What You Should Know About Artificial Sweeteners And Sugar Substitutes
Written by Calvin Sun
Most people can agree that eating large quantities of refined sugar isn’t great for your health, fitness, or body composition. Sugar provides a large amount of rapidly absorbable carbohydrates, which can lead to issues like excessive caloric intake, weight gain, and metabolic syndrome [1,2,3].
In an effort to reduce intake of sugar and calories, many people turn to artificial sweeteners or other sugar substitutes to satiate their cravings for sweets. While these low-calorie or no-calorie substitutes may seem like innocuous sweeteners, they may carry health consequences worse than the table sugar they are meant to replace.
1. Artificial Sweeteners May Promote Weight Gain
Multiple studies have found that consumption of artificial sweeteners can actually increase weight gain. In animal studies, researchers have found that despite eating the same amount of calories, the addition of artificial sweeteners such as aspartame and saccharin resulted in increased weight gain compared to table sugar [4,5]. Studies on children and adolescents have found that increased diet soda consumption is associated with significantly increased BMI scores [6,7]. Other research has found that substituting diet beverages for sugar-sweetened beverages to be ineffective for reducing weight [8,9].
2. Artificial Sweeteners Have Been Linked To Health Problems
A 2008 study found that consumption of Splenda (sucralose) reduced beneficial gut microflora and caused alterations in pH values . Sucralose has also been found to affect the way the body reacts to glucose resulting in higher blood sugar and elevated insulin response . Another study published earlier this year found that consumption of aspartame can result in irritable mood, depression, and diminished performance on spatial orientation tests .
3. Many “Natural” Sweeteners Are High In Fructose
Many natural sweeteners contain high amounts of fructose which can also be problematic. Agave nectar is commonly marketed as a healthy sugar alternative despite the fact that it contains more fructose than high-fructose corn syrup. Fructose can affect your blood lipids  and has been directly linked to obesity and weight gain [13,14,15]. Refined honey and fruit juice concentrates are other common sugar alternatives that you might want to use minimally. Read my post, “Liquid Death“, for some more information on agave nectar and fructose consumption.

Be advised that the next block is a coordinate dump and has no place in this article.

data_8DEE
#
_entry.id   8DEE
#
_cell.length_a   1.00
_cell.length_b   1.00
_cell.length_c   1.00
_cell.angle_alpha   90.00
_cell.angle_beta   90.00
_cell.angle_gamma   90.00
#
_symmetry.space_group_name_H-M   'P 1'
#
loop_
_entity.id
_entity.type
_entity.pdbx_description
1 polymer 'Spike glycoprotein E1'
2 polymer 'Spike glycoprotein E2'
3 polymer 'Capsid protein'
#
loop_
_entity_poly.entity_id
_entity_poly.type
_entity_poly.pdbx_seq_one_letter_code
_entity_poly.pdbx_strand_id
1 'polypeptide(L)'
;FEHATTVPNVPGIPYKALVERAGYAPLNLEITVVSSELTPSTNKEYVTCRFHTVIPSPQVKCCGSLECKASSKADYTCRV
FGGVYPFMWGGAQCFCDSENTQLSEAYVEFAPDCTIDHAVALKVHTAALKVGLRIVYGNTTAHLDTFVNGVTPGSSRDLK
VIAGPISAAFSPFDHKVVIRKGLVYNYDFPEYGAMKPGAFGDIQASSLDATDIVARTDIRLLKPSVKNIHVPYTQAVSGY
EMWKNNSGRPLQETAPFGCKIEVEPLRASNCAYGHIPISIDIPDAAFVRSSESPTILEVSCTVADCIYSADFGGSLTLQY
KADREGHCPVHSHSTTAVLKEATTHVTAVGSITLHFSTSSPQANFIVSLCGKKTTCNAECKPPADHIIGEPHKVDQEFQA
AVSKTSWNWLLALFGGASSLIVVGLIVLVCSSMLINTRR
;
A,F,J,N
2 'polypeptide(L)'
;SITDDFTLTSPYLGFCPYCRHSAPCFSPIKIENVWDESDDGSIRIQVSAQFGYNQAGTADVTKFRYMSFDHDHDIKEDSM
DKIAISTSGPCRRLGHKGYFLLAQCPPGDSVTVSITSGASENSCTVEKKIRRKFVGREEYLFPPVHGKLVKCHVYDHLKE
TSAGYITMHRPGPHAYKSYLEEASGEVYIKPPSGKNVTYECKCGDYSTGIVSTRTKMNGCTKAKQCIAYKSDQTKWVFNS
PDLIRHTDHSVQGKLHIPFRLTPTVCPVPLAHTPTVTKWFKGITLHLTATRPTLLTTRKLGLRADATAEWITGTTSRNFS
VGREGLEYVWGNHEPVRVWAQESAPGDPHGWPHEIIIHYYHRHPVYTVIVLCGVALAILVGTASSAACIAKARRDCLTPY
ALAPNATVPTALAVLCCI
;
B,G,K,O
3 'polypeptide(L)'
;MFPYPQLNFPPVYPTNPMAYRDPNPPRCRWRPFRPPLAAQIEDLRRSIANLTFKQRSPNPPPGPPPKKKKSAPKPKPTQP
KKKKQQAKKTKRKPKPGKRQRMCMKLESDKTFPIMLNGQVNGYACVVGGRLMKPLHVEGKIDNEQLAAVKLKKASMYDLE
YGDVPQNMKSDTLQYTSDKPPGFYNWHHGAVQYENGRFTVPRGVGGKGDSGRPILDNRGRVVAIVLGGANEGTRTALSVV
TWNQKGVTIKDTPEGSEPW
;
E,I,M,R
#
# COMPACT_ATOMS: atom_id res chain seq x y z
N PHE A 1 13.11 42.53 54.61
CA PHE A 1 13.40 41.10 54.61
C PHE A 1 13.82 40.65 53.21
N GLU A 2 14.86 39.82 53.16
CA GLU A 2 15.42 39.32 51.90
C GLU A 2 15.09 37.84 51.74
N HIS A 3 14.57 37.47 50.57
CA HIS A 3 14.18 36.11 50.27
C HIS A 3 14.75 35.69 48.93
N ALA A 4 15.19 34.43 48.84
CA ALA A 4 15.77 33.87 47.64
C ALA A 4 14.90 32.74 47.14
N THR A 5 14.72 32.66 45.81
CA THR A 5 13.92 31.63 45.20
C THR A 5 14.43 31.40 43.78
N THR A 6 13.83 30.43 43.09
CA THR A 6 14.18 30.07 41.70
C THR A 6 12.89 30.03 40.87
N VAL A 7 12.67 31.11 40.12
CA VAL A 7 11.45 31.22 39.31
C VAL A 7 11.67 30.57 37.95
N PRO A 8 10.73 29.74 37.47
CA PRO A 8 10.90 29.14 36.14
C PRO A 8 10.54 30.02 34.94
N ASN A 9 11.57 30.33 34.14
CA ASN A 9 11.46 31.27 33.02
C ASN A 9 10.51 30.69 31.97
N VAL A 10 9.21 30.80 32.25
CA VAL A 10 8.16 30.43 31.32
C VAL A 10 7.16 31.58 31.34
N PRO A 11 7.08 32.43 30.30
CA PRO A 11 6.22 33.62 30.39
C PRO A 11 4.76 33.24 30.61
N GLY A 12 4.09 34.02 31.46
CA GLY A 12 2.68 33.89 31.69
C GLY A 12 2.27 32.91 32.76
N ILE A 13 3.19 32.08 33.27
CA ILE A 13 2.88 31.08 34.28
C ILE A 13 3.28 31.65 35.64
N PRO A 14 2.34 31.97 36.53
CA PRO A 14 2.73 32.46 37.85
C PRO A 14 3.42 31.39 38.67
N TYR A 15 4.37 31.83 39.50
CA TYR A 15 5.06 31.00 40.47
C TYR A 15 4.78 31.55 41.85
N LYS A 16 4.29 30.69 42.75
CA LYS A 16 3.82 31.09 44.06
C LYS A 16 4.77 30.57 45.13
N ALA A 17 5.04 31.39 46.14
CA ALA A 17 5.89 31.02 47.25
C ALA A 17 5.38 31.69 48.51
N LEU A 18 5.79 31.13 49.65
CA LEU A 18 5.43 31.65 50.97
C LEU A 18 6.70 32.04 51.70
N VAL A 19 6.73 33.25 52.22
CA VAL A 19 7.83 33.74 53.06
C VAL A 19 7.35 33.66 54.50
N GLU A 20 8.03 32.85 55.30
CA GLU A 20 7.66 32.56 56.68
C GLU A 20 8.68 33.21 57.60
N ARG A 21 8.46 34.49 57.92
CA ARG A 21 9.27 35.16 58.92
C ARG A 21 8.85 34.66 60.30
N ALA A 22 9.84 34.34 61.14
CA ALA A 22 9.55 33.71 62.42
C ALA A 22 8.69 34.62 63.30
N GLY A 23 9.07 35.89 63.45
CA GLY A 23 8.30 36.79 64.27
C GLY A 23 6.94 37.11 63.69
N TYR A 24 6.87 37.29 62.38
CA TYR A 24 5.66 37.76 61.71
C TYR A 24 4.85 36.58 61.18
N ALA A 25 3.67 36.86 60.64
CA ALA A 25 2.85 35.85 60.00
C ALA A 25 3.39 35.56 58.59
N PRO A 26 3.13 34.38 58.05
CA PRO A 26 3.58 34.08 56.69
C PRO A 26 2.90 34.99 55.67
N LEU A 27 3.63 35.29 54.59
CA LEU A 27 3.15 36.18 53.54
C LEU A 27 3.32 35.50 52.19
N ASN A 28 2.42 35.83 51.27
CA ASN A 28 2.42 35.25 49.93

4. Sugar Alcohols Can Cause GI Problems
Erythritol, Lactitol, Maltitol, Mannitol, Sorbitol, and Xylitol are common sugar alcohols that you’ll find in products ranging from protein bars to chewing gum. These sweeteners are considered a class of polyols, which are part of a class of carbohydrates known as FODMAPs (Fermentable, Oligo-, Di-, Mono-saccharides And Polyols). These carbohydrates and related alcohols are poorly digested and can exacerbate gut symptoms . Sugar alcohols can cause gas, pain, bloating, and diarrhea . If you aren’t convinced, just eat some sugar-free gummy bears and you’ll find out first hand how sugar alcohols can affect your GI tract.
Are There Any Safe Sugar Alternatives?
If you must use a sugar substitute, consider using stevia. The research thus far on stevia seems very positive. It doesn’t appear to increase appetite and might actually help improve insulin sensitivity [19,20]. Though, it’s probably best to exercise some moderation when it comes to consumption of sugars and artificial sweeteners. If you are trying to improve your health and body composition, consider avoiding using artificial sweeteners in place of sugar and focus on building good nutrition habits that don’t involve a dependency on artificial sweets and drowning your sorrows in diet soda. The Invictus Nutrition Coaching program and Look Good Feel Good Challenges are great ways to start building solid nutrition habits.
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